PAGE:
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Thread: General application structure with Qt

  1. #1
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    Question General application structure with Qt

    Yo!

    I have a couple of years of experience in maintaining Qt programs, but have never created a non-trivial application from scratch. Now I suddenly find myself confused by requirements for the topmost architecture. Once I get up to speed I'm sure I'll be able to add stuff to the software without problems, but how do I structure the entire thing, starting right from main.cpp?

    This exact question was asked in this thread, but the answers are not satisfactory. I do not want to use the full, heavy model/view approach, with all the Qt classes that have "Model", "Delegate" or "View" in the name. Yet obviously I want some kind of wall of separation between UI and program logic.

    Currently main() instantiates QApplication, QMainWindow and my own general manager class. The mainwindow holds some common controls directly as member variables and will hold instances of sub-views with their own UI components. The manager opens configuration files, handles communication protocols and generally makes things happen. Anything in the UI part of the program will be subclassed from QWidget while anything in the logic part will inherit QObject.

    Thus, the questions are --
    • Where should I instantiate the mainwindow and manager classes?
    • Does either of the instances hold a pointer to the other?
    • How do I implement an interface between them -- where will the connect() commands go?

    Pray grant succour, grand architectural design is quite vexing.

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    Default Re: General application structure with Qt

    There are an infinite number of ways to do this. Without knowing more about your application, it's impossible to narrow things down much. However, a common approach that works well for many applications is to simply encapsulate your manager class within your mainwindow class. This makes establishing connections and other communications between the two parts simple, and keeps them separate at the same time. Just be careful not to intermingle UI code and computational, model or manager code to the point where they're difficult to separate. Sometimes it is useful to create small "bridge" classes that add a further abstraction layer between these components; other times, this is overkill.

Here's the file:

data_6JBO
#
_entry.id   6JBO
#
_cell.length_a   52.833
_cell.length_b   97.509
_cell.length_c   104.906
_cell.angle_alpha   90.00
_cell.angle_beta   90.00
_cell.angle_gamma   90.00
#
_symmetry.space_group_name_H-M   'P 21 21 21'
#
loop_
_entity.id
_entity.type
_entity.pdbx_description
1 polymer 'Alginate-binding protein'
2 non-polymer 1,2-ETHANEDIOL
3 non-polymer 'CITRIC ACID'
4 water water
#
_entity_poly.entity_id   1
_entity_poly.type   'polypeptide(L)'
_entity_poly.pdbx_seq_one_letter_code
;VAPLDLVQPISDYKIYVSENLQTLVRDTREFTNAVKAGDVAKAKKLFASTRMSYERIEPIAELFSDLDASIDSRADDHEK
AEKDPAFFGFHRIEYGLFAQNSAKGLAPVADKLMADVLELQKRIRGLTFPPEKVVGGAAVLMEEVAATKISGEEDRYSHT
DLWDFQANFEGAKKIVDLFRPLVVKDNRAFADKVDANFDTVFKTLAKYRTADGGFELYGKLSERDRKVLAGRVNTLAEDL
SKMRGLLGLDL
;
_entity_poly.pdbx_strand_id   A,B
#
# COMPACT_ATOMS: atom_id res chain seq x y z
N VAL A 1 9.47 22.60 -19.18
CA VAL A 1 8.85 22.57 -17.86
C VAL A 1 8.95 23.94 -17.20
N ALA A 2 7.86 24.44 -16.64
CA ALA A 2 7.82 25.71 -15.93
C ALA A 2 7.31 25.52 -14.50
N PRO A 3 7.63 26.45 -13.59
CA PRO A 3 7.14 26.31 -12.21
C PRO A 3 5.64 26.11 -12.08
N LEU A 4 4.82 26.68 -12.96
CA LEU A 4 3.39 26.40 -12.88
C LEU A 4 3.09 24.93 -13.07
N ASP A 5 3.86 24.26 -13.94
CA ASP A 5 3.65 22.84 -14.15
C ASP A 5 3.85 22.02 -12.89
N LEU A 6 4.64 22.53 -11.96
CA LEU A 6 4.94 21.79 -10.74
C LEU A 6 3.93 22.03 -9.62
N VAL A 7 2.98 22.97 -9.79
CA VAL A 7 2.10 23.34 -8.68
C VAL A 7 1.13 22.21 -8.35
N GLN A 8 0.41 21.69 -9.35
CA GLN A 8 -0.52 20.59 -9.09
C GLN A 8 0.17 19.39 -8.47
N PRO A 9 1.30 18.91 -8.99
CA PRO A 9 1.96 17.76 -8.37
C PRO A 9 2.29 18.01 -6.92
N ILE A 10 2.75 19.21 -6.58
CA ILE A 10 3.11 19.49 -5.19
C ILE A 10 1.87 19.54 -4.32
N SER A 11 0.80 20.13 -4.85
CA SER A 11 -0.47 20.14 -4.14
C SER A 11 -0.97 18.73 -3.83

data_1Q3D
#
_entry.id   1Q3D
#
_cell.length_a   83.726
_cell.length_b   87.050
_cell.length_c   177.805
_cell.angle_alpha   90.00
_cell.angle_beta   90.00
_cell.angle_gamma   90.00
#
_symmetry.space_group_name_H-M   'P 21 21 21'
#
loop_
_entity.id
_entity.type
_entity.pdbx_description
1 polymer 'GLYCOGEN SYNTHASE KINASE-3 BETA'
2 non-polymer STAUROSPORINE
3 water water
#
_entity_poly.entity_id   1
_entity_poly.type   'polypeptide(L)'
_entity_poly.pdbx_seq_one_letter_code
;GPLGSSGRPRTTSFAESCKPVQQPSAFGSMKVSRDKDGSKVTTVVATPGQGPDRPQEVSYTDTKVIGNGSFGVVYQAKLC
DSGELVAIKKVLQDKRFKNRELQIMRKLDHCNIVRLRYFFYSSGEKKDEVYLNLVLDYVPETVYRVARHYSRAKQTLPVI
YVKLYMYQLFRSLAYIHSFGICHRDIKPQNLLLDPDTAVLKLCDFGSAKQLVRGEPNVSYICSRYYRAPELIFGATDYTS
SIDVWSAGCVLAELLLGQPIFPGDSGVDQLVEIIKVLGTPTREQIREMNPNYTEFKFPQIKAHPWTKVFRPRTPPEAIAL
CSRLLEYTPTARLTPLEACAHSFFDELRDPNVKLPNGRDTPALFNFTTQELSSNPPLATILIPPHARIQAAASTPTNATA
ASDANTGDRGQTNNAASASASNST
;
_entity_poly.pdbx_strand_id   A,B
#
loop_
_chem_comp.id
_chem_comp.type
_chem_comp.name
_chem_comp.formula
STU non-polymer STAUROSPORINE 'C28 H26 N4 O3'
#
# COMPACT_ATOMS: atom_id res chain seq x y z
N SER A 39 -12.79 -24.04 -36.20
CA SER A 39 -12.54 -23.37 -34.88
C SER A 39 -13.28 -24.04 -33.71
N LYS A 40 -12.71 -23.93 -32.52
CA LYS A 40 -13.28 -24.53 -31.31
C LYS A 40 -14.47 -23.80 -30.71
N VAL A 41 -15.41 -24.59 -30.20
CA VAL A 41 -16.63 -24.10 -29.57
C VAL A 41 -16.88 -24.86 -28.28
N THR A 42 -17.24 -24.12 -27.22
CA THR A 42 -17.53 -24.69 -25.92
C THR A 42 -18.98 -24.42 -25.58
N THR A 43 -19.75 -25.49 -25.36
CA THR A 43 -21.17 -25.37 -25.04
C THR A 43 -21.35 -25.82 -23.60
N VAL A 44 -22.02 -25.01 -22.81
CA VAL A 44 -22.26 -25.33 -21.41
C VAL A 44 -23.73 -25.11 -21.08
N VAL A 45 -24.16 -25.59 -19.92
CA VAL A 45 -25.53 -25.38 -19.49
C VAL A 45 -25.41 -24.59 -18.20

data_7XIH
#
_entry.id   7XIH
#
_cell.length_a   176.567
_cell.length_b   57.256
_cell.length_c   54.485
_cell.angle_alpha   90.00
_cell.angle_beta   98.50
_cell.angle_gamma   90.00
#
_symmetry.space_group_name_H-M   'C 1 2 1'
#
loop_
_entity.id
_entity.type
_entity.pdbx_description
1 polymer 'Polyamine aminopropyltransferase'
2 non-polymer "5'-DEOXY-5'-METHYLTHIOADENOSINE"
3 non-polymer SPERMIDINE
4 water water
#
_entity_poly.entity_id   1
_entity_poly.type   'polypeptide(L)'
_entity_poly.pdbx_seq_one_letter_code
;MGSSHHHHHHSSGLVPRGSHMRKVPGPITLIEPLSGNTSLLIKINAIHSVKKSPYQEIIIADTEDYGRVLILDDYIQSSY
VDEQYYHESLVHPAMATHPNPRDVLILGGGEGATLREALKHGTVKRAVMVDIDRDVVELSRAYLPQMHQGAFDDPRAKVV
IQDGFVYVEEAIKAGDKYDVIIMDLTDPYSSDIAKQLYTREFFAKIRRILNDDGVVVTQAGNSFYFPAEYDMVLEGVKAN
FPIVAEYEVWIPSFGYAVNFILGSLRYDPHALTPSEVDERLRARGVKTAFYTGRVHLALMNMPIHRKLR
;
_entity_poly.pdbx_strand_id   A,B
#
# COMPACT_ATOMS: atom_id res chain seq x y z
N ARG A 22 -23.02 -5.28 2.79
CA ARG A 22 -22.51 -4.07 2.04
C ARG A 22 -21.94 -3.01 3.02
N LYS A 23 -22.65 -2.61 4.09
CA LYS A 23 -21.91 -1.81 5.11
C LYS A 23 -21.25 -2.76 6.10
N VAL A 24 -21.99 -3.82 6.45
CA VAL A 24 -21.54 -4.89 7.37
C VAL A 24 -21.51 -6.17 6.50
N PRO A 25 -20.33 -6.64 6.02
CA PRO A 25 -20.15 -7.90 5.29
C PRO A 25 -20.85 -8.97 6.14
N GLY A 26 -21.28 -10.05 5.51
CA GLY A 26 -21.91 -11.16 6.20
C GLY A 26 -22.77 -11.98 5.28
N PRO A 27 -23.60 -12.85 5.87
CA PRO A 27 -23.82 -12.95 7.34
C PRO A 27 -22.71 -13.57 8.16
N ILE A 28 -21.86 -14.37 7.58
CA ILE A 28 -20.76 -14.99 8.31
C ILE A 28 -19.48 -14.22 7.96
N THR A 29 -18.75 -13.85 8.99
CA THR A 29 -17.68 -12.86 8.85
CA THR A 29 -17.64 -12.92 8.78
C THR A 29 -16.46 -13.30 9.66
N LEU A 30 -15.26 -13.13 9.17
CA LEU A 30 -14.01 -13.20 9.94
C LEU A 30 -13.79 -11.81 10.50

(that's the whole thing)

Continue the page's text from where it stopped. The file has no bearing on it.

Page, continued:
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    Default Re: General application structure with Qt

    Quote Originally Posted by SixDegrees View Post
    However, a common approach that works well for many applications is to simply encapsulate your manager class within your mainwindow class.
    Well, having the mainwindow instance simply keep the sole instance of the manager class as a member variable would certainly work, but somehow I see this as an inversion of authority... the manager is supposed to be the king in the application.

    QMainWindow does not have to be instantiated in main() does it? That is, I can make a class that merely owns both the manager and the main window?

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    Default Re: General application structure with Qt

    This is very application specific, so I can just share my own experience with you. This is from a network application interacting with a server:

    I have two top level classes:

    // the view
    MyMainWindow: public QMainWindow

    // the controller (+ lightweight model)
    MyApplication: public QObject

    with the following responsibilities:

    MyMainWindow:
    • creates widgets
    • forwards almost any request to MyApplicaiton (through signals)

    MyApplication:
    • creates and shows MyMainWindow
    • handles signals from MyMainWindow
    • delegates tasks to other top level classes (singletons or private members)